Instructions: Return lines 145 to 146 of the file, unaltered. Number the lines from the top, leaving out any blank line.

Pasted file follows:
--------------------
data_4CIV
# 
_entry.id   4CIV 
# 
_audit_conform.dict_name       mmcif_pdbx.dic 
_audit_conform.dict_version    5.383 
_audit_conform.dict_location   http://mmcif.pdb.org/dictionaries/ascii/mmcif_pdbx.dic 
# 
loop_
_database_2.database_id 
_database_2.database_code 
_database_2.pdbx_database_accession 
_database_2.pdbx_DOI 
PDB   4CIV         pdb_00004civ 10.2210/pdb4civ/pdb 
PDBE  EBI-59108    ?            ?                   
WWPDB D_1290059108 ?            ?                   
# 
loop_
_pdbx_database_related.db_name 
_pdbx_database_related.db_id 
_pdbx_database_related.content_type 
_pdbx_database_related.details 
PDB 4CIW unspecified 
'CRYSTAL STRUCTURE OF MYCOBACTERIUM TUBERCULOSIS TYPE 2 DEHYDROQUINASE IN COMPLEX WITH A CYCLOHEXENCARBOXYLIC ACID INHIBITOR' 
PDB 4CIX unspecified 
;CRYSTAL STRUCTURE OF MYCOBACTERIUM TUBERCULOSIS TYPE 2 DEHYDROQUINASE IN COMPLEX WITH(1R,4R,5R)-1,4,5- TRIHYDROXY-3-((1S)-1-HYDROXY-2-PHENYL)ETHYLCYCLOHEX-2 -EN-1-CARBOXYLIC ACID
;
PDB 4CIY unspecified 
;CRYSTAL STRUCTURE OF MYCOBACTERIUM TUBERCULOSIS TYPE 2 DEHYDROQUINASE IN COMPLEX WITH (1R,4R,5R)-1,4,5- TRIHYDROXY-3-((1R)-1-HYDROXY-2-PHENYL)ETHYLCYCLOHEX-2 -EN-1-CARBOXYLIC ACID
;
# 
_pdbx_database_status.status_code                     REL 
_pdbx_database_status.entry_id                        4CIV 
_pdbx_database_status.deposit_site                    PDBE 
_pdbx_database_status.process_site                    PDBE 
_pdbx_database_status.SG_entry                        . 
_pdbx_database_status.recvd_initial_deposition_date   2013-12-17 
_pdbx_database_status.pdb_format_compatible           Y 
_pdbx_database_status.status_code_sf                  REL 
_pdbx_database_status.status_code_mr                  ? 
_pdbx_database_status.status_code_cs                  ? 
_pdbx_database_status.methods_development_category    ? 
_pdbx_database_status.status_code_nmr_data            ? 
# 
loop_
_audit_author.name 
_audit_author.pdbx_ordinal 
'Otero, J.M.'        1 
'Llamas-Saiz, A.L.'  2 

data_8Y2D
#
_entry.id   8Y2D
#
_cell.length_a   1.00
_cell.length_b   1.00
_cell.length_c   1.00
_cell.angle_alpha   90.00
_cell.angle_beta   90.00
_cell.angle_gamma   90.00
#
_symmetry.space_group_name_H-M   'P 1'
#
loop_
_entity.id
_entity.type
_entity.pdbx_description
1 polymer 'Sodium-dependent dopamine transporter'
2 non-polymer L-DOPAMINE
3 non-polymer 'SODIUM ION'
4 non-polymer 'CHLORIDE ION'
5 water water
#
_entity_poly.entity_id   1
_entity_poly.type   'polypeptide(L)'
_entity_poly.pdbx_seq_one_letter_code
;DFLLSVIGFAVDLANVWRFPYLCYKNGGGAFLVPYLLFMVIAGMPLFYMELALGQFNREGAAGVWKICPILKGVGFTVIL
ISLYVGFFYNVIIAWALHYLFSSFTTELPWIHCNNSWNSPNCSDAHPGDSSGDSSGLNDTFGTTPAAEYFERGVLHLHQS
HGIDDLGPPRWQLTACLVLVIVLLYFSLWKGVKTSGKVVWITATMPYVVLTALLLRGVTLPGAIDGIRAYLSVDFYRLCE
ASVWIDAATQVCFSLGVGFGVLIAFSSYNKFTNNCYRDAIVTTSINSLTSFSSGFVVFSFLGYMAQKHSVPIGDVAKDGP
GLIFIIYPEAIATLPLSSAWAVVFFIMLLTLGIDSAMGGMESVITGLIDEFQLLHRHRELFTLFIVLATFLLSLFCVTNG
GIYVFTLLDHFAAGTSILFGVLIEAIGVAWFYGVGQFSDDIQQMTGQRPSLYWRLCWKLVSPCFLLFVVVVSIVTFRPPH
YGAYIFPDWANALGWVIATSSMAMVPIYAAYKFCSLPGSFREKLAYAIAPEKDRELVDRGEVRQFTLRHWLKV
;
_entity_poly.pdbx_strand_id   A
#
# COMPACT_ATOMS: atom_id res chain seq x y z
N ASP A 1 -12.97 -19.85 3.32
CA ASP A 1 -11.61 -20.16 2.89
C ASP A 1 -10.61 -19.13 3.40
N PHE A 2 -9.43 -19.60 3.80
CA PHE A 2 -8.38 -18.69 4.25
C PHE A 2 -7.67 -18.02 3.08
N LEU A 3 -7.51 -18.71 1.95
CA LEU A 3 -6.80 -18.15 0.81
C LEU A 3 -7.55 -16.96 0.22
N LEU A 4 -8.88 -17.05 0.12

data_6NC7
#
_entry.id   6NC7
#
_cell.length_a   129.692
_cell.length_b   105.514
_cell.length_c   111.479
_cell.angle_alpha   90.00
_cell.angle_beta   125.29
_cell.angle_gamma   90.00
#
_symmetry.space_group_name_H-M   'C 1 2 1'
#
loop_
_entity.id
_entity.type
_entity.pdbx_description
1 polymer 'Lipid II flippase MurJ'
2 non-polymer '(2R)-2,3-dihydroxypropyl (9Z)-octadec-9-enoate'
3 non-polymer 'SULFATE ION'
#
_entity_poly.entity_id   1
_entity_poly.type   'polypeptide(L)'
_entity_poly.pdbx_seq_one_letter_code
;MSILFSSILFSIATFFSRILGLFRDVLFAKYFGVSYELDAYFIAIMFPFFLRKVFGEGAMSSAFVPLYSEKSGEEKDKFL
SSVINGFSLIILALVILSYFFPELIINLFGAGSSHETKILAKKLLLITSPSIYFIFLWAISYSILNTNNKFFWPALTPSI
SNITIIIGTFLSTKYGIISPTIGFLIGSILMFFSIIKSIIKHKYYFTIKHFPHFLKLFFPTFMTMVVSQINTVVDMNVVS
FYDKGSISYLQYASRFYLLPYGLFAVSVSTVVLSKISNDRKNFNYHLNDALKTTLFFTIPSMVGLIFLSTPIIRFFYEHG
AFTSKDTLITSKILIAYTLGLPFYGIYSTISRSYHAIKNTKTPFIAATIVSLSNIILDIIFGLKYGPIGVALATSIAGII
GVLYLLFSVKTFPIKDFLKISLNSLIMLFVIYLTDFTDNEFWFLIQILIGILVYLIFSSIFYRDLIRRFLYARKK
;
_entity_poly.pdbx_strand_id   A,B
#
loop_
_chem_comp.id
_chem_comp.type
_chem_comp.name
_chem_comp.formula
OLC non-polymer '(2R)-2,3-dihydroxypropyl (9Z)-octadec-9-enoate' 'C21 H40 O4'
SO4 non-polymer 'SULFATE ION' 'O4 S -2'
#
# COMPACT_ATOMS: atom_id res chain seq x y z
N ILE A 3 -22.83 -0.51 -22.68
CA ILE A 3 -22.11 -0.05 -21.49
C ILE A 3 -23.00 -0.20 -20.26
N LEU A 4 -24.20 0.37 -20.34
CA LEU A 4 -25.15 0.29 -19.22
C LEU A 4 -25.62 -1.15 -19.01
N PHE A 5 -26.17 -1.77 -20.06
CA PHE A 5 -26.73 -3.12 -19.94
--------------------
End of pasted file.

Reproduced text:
N PHE A 5 -26.17 -1.77 -20.06
CA PHE A 5 -26.73 -3.12 -19.94